|Site review by Christine Tham August 10, 2009
|This is quite a unique disc, being the first SA-CD released by an Australian independent artist. It is an album of new age piano music. Unfortunately, you won't be able to find the SA-CD on retail music stores in Australia, although ABC stores will stock the CD version. It is orderable from www.littlehartleymusic.com.
The album comes with impressive production credentials. It was recorded and produced by Will Ackerman (founder of Windham Hill), engineered and mixed by Corin Nelsen (with an extensive Windham Hill discography), and mastered by the legendary Bob Ludwig.
There is over 68 minutes of music, separated into 22 tracks. However, all the tracks segue into each other, so that the whole album can be listened as an extended musical piece. The music is divided into a set of themes, each exploring a different emotional landscape, joined by short interludes.
The musical style is very reminiscent of Michael Jones - smooth, flowing melodies over legato arpeggiated chords, with perhaps a bit of George Winston in the interludes. There's also a hint of world music, notably Feeling Sunshine (featuring a "didjeribone" or sliding didgeridoo invented by Charlie McMahon), Samite's Prelude (the 5.1 mix features an extended version with lyrics in Lugandan by Samite Mulondo) and Song Phonique (which has a slight Mediterranean feel about it).
In addition to the piano, many of the tracks feature backing vocals (by Luka Bloom, Noah Chase, Noah Wilding, Heather Rankin, Lilith and Fiona herself), plus various other instruments including guitar (Will Ackerman), flugelhorn, mandolin, cello, bass, drums and percussion (Jeff Haynes). The first three tracks (Freedom, Feeling Sunshine, From The Outside) also reminded me of the beautiful music score to the film "Fly Away Home" by Mark Isham.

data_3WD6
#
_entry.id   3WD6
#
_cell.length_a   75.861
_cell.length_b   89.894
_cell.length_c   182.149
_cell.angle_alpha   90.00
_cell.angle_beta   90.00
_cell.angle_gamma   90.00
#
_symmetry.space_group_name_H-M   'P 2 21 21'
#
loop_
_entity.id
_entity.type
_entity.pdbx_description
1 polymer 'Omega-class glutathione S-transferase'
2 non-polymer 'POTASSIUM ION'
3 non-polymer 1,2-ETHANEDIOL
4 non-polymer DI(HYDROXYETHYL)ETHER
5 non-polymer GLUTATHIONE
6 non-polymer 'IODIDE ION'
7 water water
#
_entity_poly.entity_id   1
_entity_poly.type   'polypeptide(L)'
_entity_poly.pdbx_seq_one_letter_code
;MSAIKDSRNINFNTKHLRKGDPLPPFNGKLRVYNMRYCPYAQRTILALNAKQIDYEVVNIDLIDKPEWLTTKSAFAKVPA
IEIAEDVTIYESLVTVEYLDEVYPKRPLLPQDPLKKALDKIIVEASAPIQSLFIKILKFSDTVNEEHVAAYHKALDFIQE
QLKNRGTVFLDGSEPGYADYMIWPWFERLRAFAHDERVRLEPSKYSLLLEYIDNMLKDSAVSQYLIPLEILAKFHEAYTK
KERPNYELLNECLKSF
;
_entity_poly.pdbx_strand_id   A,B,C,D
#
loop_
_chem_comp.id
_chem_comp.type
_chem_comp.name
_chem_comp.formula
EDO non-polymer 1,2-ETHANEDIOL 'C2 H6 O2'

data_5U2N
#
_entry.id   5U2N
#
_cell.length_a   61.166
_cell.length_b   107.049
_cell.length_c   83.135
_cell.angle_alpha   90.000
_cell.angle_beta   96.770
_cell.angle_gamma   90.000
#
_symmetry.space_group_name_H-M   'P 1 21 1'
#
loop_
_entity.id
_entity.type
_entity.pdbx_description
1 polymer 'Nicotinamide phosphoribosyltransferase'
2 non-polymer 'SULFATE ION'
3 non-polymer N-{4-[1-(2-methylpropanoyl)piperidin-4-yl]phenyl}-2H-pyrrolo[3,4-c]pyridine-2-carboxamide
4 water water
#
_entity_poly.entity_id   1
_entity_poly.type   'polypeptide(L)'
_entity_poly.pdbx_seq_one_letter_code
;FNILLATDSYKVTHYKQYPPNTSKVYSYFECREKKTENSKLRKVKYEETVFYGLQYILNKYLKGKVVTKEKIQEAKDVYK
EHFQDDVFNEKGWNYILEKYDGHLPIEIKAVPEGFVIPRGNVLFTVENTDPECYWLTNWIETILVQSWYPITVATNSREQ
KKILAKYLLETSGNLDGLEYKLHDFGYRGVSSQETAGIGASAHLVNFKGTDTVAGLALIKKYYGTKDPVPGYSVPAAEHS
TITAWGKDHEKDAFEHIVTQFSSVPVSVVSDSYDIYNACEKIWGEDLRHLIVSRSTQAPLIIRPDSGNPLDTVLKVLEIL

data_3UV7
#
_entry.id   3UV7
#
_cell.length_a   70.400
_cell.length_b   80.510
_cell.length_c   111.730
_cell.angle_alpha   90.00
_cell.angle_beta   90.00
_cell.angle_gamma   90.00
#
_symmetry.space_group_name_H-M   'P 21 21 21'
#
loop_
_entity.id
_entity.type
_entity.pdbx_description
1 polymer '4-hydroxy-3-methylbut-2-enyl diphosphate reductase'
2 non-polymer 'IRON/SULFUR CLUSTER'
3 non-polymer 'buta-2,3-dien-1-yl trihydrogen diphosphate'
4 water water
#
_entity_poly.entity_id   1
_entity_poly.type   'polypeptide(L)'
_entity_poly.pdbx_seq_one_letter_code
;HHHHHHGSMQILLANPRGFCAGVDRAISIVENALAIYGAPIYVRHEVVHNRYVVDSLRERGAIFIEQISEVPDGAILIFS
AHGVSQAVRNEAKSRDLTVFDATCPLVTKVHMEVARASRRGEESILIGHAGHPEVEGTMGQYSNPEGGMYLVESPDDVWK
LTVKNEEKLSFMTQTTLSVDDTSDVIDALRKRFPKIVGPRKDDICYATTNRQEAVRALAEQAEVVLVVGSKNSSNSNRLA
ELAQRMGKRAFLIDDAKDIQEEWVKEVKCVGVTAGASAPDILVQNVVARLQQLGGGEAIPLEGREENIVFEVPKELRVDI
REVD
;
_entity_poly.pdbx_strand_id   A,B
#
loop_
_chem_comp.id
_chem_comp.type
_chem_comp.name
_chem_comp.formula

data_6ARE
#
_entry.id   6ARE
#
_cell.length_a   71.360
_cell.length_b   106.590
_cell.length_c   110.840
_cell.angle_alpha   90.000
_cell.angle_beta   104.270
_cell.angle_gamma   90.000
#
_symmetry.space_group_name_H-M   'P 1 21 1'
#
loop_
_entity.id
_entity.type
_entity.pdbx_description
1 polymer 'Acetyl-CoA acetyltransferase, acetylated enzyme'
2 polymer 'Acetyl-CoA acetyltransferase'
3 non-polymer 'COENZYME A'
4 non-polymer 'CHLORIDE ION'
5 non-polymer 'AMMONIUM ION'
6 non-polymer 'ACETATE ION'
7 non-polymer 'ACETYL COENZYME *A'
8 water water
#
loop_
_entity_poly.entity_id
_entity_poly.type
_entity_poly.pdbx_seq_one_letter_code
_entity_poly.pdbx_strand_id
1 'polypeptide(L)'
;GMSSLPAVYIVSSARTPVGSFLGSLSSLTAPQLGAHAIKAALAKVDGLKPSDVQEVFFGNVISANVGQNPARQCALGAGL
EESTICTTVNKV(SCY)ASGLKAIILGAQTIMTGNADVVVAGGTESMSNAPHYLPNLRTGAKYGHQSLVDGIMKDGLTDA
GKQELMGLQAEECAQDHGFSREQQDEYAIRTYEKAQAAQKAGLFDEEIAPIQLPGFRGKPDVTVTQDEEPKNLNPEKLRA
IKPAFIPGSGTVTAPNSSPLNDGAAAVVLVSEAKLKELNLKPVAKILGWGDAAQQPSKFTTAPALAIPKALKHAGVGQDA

I really enjoyed listening to this album, and no doubt it will be frequently played from now on whenever I'm in a relaxing mood. I call this kind of music "lingerie music" - it's the aural equivalent of smooth satin, pretty lace and pastel colours. Great on a wintry, rainy day (or night).
The recording itself is superb, as one would expect given the production and recording crew. The mix is quite wet, as is typical for new age music, but not as drenchingly reverberant as, say, a Secret Garden album. The drums on Song Phonique have a pleasant "bite" to them.
The 5.1 mix itself is mainly front-centred, apart from the first track (Freedom) which features backing vocals being panned 360 degrees across the soundstage. Some of the other tracks (notably Voice of Angels) also feature some rear-channel activity, but overall I would have preferred a slightly more aggressive multi-channel mix. However, I understand there's probably not a lot of opportunities given that many of the tracks do not feature a lot of instruments other than the piano.
Overall - an excellent album, and a very worthwhile addition to the rather meagre new age titles currently available on SA-CD.